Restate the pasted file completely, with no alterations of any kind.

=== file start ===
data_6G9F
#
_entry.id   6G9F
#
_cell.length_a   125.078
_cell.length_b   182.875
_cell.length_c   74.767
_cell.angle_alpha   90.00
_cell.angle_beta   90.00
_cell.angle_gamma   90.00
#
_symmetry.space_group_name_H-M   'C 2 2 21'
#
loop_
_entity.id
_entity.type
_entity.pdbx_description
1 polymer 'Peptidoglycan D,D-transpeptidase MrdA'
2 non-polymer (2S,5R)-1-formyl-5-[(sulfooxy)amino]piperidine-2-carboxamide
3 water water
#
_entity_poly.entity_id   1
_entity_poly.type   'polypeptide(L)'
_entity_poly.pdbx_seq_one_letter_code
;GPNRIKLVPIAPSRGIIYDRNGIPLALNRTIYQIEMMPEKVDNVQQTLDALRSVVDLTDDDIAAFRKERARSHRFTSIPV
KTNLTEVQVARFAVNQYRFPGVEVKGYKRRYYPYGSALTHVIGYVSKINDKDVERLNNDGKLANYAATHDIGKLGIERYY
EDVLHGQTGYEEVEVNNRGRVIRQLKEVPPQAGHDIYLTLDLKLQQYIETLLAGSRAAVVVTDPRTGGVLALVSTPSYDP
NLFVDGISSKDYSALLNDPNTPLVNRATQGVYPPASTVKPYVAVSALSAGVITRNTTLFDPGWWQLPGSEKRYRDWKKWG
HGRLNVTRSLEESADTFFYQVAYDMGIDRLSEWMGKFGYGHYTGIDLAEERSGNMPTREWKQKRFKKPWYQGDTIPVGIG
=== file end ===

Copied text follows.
data_6G9F
#
_entry.id   6G9F
#
_cell.length_a   125.078
_cell.length_b   182.875
_cell.length_c   74.767
_cell.angle_alpha   90.00
_cell.angle_beta   90.00
_cell.angle_gamma   90.00
#
_symmetry.space_group_name_H-M   'C 2 2 21'
#
loop_
_entity.id
_entity.type
_entity.pdbx_description
1 polymer 'Peptidoglycan D,D-transpeptidase MrdA'
2 non-polymer (2S,5R)-1-formyl-5-[(sulfooxy)amino]piperidine-2-carboxamide
3 water water
#
_entity_poly.entity_id   1
_entity_poly.type   'polypeptide(L)'
_entity_poly.pdbx_seq_one_letter_code
;GPNRIKLVPIAPSRGIIYDRNGIPLALNRTIYQIEMMPEKVDNVQQTLDALRSVVDLTDDDIAAFRKERARSHRFTSIPV
KTNLTEVQVARFAVNQYRFPGVEVKGYKRRYYPYGSALTHVIGYVSKINDKDVERLNNDGKLANYAATHDIGKLGIERYY
EDVLHGQTGYEEVEVNNRGRVIRQLKEVPPQAGHDIYLTLDLKLQQYIETLLAGSRAAVVVTDPRTGGVLALVSTPSYDP
NLFVDGISSKDYSALLNDPNTPLVNRATQGVYPPASTVKPYVAVSALSAGVITRNTTLFDPGWWQLPGSEKRYRDWKKWG
HGRLNVTRSLEESADTFFYQVAYDMGIDRLSEWMGKFGYGHYTGIDLAEERSGNMPTREWKQKRFKKPWYQGDTIPVGIG